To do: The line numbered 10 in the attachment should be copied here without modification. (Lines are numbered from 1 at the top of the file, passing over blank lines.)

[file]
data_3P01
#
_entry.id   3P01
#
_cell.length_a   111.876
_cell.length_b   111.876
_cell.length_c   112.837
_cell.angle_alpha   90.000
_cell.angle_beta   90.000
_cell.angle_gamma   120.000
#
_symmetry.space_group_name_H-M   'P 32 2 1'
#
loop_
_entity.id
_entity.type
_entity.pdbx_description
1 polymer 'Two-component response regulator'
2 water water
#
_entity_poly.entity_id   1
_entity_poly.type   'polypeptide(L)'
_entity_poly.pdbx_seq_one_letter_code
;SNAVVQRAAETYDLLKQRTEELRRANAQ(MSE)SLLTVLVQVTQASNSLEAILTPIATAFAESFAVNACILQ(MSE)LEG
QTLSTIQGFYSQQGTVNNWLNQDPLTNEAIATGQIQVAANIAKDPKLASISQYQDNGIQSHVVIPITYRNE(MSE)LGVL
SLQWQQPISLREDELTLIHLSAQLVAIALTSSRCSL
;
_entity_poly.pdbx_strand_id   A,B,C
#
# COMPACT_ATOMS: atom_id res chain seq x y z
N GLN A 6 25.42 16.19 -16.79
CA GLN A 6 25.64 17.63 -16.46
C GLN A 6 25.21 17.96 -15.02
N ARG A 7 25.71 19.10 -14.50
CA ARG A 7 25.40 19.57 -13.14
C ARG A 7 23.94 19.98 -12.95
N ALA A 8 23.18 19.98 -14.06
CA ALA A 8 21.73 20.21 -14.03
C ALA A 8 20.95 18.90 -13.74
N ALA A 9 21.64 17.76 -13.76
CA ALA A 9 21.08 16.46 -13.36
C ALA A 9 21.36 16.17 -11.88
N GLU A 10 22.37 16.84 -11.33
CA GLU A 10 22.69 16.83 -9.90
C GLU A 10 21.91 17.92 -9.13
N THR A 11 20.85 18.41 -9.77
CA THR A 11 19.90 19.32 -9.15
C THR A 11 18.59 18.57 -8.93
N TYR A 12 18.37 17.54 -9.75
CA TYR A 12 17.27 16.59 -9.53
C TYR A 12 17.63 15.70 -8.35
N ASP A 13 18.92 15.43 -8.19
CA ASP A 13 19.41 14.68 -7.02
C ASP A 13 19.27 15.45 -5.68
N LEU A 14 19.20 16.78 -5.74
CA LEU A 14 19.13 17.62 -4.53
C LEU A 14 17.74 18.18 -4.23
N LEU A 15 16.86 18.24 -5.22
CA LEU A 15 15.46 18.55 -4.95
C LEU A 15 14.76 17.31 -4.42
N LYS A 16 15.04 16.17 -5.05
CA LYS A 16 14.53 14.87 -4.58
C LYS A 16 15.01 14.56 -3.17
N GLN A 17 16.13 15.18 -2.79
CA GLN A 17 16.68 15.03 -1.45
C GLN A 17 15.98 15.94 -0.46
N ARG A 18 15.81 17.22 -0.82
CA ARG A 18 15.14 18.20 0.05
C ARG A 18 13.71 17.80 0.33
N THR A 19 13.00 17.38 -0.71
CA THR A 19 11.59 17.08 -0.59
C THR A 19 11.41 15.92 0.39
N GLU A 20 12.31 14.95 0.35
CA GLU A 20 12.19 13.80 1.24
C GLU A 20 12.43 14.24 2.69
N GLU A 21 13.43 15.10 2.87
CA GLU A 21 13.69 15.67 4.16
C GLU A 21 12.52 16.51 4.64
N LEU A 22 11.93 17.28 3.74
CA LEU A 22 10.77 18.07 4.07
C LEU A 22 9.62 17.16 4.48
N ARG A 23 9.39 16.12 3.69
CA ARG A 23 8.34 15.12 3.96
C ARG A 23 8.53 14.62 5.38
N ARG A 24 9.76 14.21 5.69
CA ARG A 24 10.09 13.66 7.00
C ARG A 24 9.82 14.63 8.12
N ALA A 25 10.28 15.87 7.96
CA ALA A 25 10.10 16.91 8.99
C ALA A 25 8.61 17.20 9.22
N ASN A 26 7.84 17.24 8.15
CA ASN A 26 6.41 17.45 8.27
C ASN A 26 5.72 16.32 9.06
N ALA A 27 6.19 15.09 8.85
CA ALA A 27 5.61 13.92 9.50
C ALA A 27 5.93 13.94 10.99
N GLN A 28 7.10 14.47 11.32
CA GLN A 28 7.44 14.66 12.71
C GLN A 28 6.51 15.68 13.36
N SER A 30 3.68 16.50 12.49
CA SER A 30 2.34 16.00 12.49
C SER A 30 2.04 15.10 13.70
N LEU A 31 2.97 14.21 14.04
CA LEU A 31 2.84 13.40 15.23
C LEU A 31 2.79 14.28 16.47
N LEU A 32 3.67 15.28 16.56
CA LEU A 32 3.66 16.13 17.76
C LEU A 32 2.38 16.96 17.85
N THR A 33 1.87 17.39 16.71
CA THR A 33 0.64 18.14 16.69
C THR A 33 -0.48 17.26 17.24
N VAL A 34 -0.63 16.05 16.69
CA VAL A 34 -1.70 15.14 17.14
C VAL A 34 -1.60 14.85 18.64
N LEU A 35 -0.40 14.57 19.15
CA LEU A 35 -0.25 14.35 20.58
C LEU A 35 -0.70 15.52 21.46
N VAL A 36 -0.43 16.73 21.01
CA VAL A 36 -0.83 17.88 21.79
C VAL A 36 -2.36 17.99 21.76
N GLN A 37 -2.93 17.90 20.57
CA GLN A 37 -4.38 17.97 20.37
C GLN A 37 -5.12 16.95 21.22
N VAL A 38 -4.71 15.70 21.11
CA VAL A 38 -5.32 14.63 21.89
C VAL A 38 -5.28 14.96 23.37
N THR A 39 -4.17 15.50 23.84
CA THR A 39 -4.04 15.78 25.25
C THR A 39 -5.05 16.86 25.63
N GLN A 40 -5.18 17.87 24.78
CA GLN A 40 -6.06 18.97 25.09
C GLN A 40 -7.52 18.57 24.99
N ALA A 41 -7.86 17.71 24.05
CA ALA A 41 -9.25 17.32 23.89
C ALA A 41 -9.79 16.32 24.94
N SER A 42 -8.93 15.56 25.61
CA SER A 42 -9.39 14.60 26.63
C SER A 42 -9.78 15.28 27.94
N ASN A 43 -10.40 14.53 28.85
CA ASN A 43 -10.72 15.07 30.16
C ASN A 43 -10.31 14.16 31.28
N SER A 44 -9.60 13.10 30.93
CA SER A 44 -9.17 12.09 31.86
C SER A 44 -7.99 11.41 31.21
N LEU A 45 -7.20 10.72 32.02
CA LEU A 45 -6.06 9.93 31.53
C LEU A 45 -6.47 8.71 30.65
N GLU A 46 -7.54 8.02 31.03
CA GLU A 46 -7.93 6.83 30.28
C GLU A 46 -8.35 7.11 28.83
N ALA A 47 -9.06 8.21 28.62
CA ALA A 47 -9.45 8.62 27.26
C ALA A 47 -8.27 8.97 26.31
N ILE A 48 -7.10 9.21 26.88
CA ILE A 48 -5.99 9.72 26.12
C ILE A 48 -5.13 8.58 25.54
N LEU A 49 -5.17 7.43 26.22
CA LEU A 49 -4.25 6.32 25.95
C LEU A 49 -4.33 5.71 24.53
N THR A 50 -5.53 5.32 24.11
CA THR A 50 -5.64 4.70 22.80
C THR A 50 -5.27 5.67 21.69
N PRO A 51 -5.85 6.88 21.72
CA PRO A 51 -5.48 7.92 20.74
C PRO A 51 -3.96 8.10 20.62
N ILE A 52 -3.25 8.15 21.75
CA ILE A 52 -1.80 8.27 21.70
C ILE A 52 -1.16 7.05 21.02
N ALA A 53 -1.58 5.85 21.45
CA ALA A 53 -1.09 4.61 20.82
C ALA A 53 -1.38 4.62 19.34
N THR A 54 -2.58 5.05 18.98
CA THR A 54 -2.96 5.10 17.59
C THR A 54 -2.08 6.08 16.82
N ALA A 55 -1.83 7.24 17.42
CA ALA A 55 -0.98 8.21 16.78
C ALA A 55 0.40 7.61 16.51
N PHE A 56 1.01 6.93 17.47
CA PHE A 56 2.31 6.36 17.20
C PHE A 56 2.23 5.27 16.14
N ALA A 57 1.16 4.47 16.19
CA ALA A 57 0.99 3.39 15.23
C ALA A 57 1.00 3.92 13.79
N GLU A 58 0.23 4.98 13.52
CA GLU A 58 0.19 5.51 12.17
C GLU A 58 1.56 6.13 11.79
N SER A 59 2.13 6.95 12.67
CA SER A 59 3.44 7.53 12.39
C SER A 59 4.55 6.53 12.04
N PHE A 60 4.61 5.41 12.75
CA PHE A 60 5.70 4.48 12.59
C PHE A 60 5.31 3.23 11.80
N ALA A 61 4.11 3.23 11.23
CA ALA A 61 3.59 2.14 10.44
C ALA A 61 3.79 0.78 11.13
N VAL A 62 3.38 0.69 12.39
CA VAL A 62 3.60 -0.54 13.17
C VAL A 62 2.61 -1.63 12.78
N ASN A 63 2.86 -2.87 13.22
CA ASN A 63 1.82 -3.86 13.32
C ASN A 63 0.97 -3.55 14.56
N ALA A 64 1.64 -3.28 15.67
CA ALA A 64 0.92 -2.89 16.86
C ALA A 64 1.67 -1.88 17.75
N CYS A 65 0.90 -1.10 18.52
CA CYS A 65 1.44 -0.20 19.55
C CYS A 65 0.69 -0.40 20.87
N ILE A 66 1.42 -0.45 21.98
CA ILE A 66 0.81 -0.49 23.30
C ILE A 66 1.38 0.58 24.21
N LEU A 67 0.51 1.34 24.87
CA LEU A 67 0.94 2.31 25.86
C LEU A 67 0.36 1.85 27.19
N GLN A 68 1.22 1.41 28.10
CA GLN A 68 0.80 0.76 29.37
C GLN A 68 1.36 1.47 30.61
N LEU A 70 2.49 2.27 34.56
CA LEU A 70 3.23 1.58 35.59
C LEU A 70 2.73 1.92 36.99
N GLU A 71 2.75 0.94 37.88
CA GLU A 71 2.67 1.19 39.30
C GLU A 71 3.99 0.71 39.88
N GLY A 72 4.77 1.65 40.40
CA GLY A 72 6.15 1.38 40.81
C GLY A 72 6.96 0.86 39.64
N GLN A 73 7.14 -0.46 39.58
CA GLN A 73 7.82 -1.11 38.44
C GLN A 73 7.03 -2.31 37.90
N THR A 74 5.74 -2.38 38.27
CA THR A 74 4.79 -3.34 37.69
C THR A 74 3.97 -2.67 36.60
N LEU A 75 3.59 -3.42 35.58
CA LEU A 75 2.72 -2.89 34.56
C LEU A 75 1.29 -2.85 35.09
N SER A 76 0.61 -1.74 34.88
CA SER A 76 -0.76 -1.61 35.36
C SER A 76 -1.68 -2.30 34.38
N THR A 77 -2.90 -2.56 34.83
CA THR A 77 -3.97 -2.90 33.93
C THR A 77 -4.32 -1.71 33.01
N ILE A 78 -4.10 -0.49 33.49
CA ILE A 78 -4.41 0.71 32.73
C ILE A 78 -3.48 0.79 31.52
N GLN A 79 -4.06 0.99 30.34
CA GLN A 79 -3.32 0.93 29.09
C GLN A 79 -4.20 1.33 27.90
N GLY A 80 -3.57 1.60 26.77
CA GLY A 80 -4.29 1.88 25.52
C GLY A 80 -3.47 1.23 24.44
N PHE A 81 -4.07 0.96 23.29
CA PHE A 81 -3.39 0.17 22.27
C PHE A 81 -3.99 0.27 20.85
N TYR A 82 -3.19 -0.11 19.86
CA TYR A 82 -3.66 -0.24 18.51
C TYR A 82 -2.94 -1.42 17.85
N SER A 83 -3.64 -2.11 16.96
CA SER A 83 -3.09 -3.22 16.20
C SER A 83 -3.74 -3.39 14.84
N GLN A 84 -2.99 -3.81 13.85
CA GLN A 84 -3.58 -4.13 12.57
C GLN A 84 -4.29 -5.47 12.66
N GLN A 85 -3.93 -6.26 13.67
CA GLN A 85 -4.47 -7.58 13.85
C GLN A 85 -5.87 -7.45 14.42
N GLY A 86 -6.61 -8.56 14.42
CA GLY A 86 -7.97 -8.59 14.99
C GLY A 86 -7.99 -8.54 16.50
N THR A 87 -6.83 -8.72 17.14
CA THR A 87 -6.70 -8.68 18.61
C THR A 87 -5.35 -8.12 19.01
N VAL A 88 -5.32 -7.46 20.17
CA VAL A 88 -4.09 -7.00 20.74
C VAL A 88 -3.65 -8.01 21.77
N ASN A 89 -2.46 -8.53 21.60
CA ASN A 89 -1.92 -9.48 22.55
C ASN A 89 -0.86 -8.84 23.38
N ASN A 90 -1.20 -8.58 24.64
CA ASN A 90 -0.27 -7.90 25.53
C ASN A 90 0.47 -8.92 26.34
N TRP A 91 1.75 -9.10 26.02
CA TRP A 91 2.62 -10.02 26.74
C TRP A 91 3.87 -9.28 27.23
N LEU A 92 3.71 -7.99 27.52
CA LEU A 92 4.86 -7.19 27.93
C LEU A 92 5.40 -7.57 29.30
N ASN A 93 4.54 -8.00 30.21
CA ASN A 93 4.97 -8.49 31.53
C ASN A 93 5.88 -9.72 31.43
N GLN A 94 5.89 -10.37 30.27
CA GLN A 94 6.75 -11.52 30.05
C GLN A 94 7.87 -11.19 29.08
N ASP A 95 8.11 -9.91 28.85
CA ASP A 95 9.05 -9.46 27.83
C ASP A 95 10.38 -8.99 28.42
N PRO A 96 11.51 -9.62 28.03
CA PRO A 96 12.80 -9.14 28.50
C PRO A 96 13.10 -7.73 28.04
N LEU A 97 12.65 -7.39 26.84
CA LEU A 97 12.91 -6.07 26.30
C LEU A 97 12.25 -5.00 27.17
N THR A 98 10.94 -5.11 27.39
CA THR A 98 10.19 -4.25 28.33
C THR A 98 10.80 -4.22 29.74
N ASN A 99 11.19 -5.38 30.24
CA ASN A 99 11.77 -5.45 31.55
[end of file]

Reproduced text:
_cell.angle_gamma   120.000